Cornel Wilde (born Kornél Lajos Weisz; October 13, 1912 – October 16, 1989) was a Hungarian-American actor and film director.
Wilde in Leave Her to Heaven (1945)
Kornél Lajos Weisz
October 13, 1912
|Died||October 16, 1989 (aged 77)|
Los Angeles, California, U.S.
|Resting place||Westwood Memorial Park, Los Angeles, California|
|Other names||Clark Wales, Jefferson Pascal|
(m. 1937; div. 1951)
(m. 1951; div. 1981)
Wilde's acting career began in 1935, when he made his debut on Broadway. In 1936 he began making small, uncredited appearances in films. By the 1940s, he had signed a contract with 20th Century Fox, and by the mid-1940s, he was a major leading man. He was nominated for the Academy Award for Best Actor for his performance in 1945's A Song to Remember. In the 1950s, he moved to writing, producing and directing films, and still continued his career as an actor.
- 1 Early life
- 2 Career
- 3 Producer and director
- 4 Personal life
- 5 Death
- 6 Partial filmography
- 7 Radio appearances
- 8 References
- 9 External links
Wilde was born in 1912 in Privigye, Kingdom of Hungary (now Prievidza, Slovakia), although his year and place of birth are usually and inaccurately given as 1915 in New York City. His Hungarian Jewish parents were Vojtech Béla Weisz (Anglicized to Louis Bela Wilde) and Renée Mary Vid (Rayna Miryam). He was named for his paternal grandfather, and upon arrival in the U.S. at age seven in 1920, his name was Anglicized to Cornelius Louis Wilde.
A talented linguist and an astute mimic, he had an ear for languages which became apparent later in his acting career. Wilde attended the City College of New York as a pre-med student, completing the four-year course in three years and winning a scholarship to the Physicians and Surgeons College at Columbia University.
He qualified for the United States fencing team for the 1936 Summer Olympic Games, but quit the team before the games in order to take a role in the theater. In preparation for an acting career, he and his new wife Marjory Heinzen (later to be known as Patricia Knight) shaved years off their ages, three for him and five for her. As a result, most publicity records and subsequent sources wrongly indicate a 1915 birth for Wilde.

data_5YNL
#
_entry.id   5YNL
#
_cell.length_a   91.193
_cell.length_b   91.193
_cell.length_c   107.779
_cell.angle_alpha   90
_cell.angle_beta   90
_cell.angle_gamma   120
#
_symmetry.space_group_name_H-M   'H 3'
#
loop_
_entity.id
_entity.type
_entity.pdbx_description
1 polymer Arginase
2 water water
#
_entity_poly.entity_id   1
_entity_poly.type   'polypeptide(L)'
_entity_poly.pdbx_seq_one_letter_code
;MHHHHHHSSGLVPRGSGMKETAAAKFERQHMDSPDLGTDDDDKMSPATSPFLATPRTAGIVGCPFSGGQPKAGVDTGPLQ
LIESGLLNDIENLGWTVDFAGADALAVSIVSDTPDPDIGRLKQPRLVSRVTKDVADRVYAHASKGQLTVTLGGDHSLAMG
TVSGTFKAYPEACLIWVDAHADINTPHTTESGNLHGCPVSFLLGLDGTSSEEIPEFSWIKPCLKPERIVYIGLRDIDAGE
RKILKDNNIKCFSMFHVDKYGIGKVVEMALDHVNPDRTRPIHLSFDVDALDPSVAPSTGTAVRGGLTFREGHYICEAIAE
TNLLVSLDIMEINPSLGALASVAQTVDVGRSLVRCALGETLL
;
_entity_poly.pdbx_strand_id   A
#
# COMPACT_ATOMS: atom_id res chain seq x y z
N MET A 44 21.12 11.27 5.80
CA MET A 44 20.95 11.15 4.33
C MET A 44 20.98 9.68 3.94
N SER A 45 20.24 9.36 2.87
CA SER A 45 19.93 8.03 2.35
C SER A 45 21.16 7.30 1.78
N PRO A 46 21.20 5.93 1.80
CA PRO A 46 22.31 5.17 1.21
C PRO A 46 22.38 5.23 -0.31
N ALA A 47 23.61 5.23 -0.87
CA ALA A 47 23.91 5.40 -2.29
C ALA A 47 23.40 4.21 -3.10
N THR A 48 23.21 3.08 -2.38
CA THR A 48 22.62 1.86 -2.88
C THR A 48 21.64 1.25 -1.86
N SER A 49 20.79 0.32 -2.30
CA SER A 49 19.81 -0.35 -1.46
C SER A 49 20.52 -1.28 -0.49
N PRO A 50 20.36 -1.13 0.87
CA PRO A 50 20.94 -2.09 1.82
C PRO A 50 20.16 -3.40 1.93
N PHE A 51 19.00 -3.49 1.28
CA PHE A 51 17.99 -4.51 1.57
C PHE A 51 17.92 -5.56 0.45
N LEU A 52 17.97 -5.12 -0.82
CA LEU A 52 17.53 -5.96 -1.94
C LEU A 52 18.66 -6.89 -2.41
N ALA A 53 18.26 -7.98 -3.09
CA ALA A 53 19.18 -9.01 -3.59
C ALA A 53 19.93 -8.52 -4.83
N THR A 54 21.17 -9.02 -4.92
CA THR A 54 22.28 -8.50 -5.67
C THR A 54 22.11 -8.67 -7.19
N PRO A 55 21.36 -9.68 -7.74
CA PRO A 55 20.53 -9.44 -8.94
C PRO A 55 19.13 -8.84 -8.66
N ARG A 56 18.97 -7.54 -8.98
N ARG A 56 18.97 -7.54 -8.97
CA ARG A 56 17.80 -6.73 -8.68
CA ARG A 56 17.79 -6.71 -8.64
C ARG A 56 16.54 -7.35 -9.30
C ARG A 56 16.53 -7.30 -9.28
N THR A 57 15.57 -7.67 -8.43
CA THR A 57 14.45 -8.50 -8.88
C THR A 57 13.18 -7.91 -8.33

After studying at Theodora Irvine's Studio of the Theatre, Wilde began appearing in plays in stock and in New York. He made his Broadway debut in 1935 in Moon Over Mulberry Street. He also appeared in Love Is Not So Simple, Daughters of Etreus, and Having Wonderful Time.
He did the illustrations for Fencing, a 1936 textbook on fencing and wrote a fencing play, Touché, under the pseudonym Clark Wales in 1937. He toured with Tallulah Bankhead in a production of Anthony and Cleopatra; during the run he married his co-star Patricia Knight.
Acting jobs were sporadic over the next few years. Wilde supplemented his income with exhibition fencing matches; his wife also did modelling work. Wilde wrote plays, some of which were performed by the New York Drama Guild.
Wilde was hired as a fencing teacher by Laurence Olivier for his 1940 Broadway production of Romeo and Juliet and was given the role of Tybalt in the production. Although the show only had a small run his performance in this role netted him a Hollywood film contract with Warner Bros.
Wilde had an uncredited bit part in Lady with Red Hair (1940), then got a small part in High Sierra (1941), which included a scene with Humphrey Bogart. He also had small roles in Knockout (1941) and Kisses for Breakfast (1941).
20th Century FoxEdit
A Song to Remember and stardomEdit
In 1945, Columbia Pictures began a search for someone to play the role of Frédéric Chopin in A Song to Remember. They eventually tested Wilde, and agreed to cast him in the role after some negotiation with Fox, who agreed to lend him to Columbia and one film a year for several years. Part of the deal involved Fox borrowing Alexander Knox from Columbia to appear in Wilson (1944). A Song to Remember was a big hit, made Wilde a star and earned him a nomination for an Academy Award for Best Actor.
Columbia promptly used him in two more films, both swashbucklers: as Aladdin in A Thousand and One Nights with Evelyn Keyes and as the son of Robin Hood in The Bandit of Sherwood Forest (made 1945, released 1946).
In 1946, Wilde was voted the 18th most popular star in the US, and in 1947 – 25th. Fox announced him for Enchanted Voyage. It ended up not being made; instead he was reunited with Crain in Fox's musical Centennial Summer (1946).
In January 1946, Wilde was suspended by Fox for refusing the male lead in Margie (1946). This suspension was soon lifted so Wilde could play the male lead in the studio's big budget version of Forever Amber (1947). Filming started, then was halted when the studio decided to replace Peggy Cummins, the female star. In October 1946, Wilde refused to return to work unless he was paid more; his salary was $3,000 a week, with six years to run - he wanted $150,000 per film for two films per year. The parties came to an agreement and filming resumed. Wilde also appeared with Maureen O'Hara in The Homestretch (1947).
He was in a comedy at Columbia with Ginger Rogers, It Had to Be You (1947). At Fox he turned down a role in That Lady in Ermine (1948). Not wanting to go on suspension again he agreed to make The Walls of Jericho (1948), from the same director as Leave Her to Heaven but less popular. Road House (1948), for Fox, was a highly regarded noir and a decent-sized hit. He then left Fox which he later regarded as a mistake.